Co-living residents may fall outside rental protections
Such tenants could face year-on-year rent increases as they might not be covered by Act
Residents in co-living developments could face year-on-year rent increases and be exempt from other rental protections depending on the agreement they sign with landlords, it has emerged.
The Department of Housing has said individuals living in this new type of development could be issued licences instead of leases, which would not be covered by the Residential Tenancies Act. The Act enforces a 4 per cent rent cap in rent pressure zones and allows residents to bring disputes to the Residential Tenancies Board (RTB).
But legal experts and tenants’ rights groups have said it is “highly likely” residents in these developments – who will have individual en-suite bedrooms but shared kitchen and living areas – will be issued licences instead of leases as co-living is similar to student accommodation, which operates on a licensing agreement.
The Department of Housing said when the owner of a dwelling enters into an agreement with a person, it is a “private contractual matter” as to whether that agreement is a licence or a tenancy.
“Where a dwelling is occupied by a person under a tenancy to which the Act does not apply or under an arrangement or agreement which is not a tenancy, such as instances where a bona-fide licensing arrangement exists, the RTB does not have any function,” a spokesman for the department said.
Minister for Housing Eoghan Murphy has repeatedly defended the co-living policy against Opposition criticism, including when he last month compared co-living spaces to a “very trendy, kind of boutique hotel type place”. However, he later said this comparison was not a “good one”.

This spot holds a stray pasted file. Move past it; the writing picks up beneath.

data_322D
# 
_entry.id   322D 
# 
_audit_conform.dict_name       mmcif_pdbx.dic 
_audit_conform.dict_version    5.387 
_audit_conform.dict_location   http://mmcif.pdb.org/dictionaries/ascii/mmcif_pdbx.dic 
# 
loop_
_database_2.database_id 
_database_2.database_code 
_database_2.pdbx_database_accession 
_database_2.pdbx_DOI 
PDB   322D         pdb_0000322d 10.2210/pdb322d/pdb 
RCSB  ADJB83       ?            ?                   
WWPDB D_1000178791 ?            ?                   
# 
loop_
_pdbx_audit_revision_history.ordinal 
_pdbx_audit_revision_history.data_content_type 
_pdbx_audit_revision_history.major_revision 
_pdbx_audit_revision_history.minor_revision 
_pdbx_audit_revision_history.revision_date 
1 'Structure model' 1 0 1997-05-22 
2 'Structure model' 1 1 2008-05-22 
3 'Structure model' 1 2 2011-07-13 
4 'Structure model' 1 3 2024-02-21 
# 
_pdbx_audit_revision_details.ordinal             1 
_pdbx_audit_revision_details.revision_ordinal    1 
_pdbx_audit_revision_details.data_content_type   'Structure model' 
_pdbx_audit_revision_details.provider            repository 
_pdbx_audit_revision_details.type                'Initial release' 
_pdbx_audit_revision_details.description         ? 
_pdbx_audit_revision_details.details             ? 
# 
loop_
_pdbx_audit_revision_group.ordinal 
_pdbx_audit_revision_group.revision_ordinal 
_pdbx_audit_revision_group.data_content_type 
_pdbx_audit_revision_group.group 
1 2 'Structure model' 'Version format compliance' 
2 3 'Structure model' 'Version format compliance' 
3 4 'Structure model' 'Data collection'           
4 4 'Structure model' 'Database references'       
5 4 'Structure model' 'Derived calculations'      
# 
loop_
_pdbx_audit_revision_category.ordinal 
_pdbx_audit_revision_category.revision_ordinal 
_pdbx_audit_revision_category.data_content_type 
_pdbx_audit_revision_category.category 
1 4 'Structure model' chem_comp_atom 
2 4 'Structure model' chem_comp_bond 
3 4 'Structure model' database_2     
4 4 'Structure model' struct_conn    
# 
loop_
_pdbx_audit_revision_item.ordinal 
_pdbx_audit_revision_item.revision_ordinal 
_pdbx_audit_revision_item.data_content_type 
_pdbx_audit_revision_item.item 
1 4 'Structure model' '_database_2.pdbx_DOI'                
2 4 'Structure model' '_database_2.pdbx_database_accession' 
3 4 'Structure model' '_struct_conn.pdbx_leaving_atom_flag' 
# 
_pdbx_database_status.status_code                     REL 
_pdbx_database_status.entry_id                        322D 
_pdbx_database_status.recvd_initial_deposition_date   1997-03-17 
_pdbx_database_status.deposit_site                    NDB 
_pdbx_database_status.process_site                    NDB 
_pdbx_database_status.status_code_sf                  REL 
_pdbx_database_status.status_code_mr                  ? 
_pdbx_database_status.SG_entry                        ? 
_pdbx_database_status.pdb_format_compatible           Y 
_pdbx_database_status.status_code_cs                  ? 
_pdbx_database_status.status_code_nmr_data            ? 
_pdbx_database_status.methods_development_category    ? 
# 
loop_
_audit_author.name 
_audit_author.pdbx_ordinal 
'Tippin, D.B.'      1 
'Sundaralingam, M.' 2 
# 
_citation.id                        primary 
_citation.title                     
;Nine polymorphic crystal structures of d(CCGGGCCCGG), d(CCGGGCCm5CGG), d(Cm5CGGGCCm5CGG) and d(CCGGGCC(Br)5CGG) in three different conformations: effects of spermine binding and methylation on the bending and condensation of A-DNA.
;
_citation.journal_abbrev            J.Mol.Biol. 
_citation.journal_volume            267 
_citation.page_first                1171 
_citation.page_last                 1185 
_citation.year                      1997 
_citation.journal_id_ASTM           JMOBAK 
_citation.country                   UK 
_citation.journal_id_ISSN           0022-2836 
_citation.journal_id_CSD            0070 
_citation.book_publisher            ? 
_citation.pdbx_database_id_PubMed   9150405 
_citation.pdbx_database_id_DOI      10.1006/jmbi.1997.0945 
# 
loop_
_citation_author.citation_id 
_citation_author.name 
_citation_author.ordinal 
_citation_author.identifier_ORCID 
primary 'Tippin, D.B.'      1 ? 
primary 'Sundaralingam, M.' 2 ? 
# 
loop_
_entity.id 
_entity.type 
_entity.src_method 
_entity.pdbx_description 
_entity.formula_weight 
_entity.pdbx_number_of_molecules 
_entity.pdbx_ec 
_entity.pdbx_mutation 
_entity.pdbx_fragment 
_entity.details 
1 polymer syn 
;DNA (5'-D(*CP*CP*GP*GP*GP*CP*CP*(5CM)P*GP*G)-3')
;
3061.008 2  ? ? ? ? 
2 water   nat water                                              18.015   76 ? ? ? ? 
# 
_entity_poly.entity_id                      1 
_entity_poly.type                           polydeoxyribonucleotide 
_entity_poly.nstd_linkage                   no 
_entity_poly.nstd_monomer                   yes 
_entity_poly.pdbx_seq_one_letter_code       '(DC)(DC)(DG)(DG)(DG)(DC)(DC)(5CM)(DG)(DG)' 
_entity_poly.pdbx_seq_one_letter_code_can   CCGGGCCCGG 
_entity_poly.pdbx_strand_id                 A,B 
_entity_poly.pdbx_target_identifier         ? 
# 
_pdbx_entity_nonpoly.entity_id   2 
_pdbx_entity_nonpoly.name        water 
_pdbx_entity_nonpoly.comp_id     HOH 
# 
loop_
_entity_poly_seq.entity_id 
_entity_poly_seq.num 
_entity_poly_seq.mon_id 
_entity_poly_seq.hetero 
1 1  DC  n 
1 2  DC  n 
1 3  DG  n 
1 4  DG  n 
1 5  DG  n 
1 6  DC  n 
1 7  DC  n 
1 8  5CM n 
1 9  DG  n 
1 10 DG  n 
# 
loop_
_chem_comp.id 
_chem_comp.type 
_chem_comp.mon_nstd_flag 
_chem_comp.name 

The RTB said each co-living arrangement would need to be examined “on a case-by-case basis” to determine if they are covered by the provisions of the act.
“Each case would need to be measured on its own merit to determine if a tenancy exists as defined by the Act,” a spokeswoman said. The RTB added that just because something is labelled as a licence does not mean it is one, and encouraged anyone who is unsure of their rights to contact them.
Aoife Beirne, a barrister practising in the area of landlord and tenant law, said a licence was a “mere permission” to be on the property of another.
“The most important characteristic of a lease as opposed to a licence is the concept of exclusive possession. This means that the tenant has the exclusive right to possess the property, to the exclusion of all others, including the landlord,” she said.
“Clearly, the requirement for exclusive possession raises some questions regarding whether or not occupants of co-living properties are parties to leases or licences, and an amendment to the residential tenancies legislation may well be required,” she added.
Since August 15th, purpose-built student accommodation has been brought under the provisions of the Act. However, the department said the amendment that enables this applies to “student-specific” accommodation only.
Darragh O’Brien, Fianna Fáil’s housing spokesman, said the position on co-living “contradicts” the idea behind the changes to the law.
“If they are saying that, they should be saying it to the Oireachtas committee, respectfully,” Mr O’Brien said. “Secondly, it contradicts the position of other licences to reside, or other licence arrangements.”
The development, proposed by Bartra Capital, will see the construction of 208 units and includes a provision for communal kitchen facilities, which would be shared by up to 42 residents.
Mike Flannery, chief executive of Bartra Capital, said at the time that the approval was “a pragmatic decision based on Ireland’s need to embrace new tenure types”.
In a separate planning proposal currently before Dublin City Council, developers are attempting to reduce the minimum size rooms in a co-living development to 6sq m-9sq m.The current minimum is 12sq m.
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